Stepping Back: Nuclear Arms Control and the End of the Cold War

Stepping Back: Nuclear Arms Control and the End of the Cold War

Stepping Back: Nuclear Arms Control and the End of the Cold War

Stepping Back: Nuclear Arms Control and the End of the Cold War


Vogele provides a contemporary history of the nuclear arms control negotiations of the 1980s, tracing these negotiations from their initiation at the beginning of the decade through the agreements that were reached by the end. Two chapters provide background on arms control efforts from the mid-1950s through 1980. The work is an analytical history of nuclear arms control bargaining processes, and an evaluation of the utility of alternative negotiation strategies for producing agreement. Thus, the history of these negotiations offers lessons for the continuing pursuit of arms control and other cooperative security arrangement in the post-Cold War international order.


[The] process of attaining new accords may require extended and patient negotiations lasting for years. The tribulations of such negotiations, however, are more than justified if they help to avoid the outbreak of nuclear war. It is possible that arms control negotiations may be one of the roads or even the main road leading to significant future East-West accords. In that event, the negotiations would truly be a highway to peace and increased security. The West should remain in a position to travel speedily over that highway if and when its direction and destination become apparent.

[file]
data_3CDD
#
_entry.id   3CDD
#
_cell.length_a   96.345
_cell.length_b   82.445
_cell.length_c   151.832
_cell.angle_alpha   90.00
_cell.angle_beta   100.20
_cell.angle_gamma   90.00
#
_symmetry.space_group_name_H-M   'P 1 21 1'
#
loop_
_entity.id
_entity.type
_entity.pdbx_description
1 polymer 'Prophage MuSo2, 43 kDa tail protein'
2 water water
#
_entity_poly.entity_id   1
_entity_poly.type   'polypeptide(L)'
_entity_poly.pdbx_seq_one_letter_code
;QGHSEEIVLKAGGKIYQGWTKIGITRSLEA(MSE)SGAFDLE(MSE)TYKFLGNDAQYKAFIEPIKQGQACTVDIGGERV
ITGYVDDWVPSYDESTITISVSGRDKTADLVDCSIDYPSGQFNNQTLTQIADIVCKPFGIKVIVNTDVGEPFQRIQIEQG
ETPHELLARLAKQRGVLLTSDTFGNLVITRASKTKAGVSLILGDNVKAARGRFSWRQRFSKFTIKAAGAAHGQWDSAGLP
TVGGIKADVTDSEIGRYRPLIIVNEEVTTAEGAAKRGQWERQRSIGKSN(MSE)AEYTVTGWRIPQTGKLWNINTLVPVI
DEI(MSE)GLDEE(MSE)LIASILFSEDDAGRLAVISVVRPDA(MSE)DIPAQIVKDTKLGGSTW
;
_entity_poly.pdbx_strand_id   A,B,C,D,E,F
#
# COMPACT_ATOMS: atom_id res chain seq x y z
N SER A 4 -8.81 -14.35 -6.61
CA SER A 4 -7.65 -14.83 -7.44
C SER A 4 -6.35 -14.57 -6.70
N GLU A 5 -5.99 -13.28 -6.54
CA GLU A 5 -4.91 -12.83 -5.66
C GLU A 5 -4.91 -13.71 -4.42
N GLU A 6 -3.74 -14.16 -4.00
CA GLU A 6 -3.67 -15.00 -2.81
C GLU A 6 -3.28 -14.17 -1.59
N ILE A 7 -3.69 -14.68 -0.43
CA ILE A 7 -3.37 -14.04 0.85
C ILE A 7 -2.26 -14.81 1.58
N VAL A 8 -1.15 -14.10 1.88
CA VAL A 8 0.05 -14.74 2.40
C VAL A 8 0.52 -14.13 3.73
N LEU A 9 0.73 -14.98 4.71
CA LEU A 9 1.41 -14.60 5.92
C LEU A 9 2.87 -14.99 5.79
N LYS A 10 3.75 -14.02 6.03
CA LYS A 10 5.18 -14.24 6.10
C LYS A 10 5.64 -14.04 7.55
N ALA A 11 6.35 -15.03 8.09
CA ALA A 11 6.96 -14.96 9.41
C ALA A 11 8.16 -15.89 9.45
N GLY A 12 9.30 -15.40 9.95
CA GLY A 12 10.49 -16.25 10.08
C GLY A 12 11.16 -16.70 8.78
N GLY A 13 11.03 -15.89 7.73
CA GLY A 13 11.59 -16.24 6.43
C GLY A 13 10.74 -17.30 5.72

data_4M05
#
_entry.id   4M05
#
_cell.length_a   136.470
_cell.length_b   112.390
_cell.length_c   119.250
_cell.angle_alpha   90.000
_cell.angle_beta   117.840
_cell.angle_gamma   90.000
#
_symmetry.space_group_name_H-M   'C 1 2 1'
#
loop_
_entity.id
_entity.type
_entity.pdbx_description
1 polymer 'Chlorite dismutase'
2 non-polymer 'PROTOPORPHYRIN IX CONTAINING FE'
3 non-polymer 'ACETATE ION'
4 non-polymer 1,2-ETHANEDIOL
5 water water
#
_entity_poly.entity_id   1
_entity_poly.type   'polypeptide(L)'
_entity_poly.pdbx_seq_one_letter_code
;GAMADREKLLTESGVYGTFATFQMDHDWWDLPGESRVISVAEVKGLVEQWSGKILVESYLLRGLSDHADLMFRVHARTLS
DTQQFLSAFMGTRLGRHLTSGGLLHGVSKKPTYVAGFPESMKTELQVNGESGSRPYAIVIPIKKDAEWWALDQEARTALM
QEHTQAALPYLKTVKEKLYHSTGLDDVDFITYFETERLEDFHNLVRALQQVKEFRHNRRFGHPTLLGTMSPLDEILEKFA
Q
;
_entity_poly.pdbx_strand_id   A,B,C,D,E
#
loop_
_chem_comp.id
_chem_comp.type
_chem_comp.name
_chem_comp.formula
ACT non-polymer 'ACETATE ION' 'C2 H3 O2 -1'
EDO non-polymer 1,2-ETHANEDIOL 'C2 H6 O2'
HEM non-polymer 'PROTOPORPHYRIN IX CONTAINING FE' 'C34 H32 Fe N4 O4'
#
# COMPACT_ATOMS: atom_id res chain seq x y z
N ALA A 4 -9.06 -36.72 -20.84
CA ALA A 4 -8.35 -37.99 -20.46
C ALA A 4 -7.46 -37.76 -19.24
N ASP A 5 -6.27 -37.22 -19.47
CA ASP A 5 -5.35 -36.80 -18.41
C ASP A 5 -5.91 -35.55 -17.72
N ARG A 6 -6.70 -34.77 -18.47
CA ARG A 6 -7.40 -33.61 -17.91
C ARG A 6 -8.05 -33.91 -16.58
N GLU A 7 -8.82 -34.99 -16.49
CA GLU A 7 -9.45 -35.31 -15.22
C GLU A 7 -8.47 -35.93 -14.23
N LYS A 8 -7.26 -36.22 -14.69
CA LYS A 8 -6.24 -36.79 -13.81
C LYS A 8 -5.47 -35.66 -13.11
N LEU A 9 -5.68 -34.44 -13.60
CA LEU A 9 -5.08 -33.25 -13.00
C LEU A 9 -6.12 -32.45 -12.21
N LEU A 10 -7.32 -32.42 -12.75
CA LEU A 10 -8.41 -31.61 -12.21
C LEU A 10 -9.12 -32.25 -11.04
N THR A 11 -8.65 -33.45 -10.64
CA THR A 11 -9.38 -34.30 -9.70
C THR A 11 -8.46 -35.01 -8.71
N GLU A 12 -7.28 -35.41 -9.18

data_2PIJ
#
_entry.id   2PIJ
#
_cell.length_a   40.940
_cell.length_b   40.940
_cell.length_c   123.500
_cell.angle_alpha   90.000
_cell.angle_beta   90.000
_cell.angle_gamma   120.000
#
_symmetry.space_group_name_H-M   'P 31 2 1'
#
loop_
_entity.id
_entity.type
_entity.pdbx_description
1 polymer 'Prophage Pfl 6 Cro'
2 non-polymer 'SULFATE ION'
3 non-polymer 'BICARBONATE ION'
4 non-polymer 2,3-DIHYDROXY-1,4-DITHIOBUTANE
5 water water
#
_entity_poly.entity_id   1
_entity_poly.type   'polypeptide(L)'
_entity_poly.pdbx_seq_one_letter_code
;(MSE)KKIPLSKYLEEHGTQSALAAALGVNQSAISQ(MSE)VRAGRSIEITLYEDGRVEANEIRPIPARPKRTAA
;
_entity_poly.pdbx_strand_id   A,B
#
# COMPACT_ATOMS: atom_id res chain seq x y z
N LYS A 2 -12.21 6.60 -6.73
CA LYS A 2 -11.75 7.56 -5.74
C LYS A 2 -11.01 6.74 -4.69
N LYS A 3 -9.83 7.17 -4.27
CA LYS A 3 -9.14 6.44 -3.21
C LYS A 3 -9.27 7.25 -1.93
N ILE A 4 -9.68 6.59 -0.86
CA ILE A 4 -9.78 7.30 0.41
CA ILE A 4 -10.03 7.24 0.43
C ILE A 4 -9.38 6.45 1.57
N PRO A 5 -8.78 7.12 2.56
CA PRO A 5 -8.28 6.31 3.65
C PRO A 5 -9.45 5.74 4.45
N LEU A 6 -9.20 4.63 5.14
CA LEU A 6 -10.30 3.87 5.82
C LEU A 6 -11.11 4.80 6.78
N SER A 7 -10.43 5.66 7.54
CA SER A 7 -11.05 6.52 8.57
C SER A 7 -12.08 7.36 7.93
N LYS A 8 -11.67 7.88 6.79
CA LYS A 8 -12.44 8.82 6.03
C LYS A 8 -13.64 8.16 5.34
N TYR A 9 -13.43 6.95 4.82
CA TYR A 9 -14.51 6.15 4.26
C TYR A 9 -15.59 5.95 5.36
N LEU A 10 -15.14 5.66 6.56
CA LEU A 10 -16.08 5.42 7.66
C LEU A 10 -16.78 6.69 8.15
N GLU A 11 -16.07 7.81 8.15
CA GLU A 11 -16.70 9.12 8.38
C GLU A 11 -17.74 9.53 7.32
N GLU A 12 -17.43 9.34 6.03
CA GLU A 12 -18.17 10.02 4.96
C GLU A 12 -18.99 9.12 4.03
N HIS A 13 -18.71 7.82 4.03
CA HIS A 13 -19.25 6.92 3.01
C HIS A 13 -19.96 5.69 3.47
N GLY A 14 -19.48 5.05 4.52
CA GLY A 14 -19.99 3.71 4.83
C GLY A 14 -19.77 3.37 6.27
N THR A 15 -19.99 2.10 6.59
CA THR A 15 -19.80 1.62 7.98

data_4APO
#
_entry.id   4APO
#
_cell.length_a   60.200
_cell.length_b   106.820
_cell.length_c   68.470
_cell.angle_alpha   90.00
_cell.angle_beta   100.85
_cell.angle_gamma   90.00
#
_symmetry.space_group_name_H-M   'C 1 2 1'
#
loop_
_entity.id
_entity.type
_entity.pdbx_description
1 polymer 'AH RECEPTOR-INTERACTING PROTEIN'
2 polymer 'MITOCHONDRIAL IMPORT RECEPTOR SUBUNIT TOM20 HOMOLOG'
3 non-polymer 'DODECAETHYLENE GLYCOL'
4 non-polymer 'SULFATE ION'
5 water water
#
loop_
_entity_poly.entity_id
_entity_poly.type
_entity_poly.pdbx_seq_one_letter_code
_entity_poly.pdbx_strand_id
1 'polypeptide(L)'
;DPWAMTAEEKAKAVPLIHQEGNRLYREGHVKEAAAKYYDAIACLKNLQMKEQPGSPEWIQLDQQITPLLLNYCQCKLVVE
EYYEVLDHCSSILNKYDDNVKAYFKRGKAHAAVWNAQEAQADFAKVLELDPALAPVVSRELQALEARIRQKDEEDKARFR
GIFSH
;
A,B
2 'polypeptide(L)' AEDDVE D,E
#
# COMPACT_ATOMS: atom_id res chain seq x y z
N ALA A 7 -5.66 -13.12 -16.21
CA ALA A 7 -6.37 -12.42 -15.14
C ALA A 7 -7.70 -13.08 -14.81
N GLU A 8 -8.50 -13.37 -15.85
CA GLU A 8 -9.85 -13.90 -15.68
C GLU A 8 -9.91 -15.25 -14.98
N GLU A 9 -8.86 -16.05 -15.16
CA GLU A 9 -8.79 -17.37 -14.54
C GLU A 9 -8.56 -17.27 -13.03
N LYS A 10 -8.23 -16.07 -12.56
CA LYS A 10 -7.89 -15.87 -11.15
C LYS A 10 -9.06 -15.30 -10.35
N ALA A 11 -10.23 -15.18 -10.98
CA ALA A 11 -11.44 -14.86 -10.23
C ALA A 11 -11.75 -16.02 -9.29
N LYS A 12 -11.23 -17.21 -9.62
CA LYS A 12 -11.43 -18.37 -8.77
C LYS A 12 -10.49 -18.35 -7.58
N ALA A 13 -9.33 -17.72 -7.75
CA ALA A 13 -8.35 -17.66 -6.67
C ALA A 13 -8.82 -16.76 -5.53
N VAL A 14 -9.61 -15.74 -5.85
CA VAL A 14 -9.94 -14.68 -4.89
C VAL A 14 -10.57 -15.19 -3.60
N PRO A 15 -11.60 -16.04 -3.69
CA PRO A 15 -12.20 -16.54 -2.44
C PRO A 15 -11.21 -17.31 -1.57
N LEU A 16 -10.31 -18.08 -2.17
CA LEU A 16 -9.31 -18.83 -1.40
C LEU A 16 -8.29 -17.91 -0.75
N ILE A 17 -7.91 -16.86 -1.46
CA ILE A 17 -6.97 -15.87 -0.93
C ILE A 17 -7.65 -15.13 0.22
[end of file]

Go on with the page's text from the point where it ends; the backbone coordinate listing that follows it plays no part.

Bernard Bechhoefer

If arms control was a "highway to peace and increased security" during the thirty-five years following Bechhoefer's optimistic comment, then it was a rather bumpy ride. The United States and the Soviet Union engaged each other in arms control negotiations almost continuously. And they achieved a handful of agreements. Some treaties, like the 1972 Anti-ballistic Missile Treaty, placed significant restrictions on weapons development and deployment. Others, like the 1970 treaty on the Denuclearization of the Seabeds, banned weapons that neither side had any interests in developing.

Nevertheless, technological advances and the accumulation of new weapons often outstripped political efforts for arms limitations. In the most obvious example of this dynamic, the SALT agreement of 1972 limited the number of offensive nuclear delivery vehicles but did nothing to stop the multiplication of weapons thro the development of multiple independently targetable reentry vehicles (MIRVs). Throughout the first three decades of arms control, moments of political détente and accord were often quickly dispelled by distrust and recrimination. By 1981 and the advent of the Reagan administration in the United States . . .

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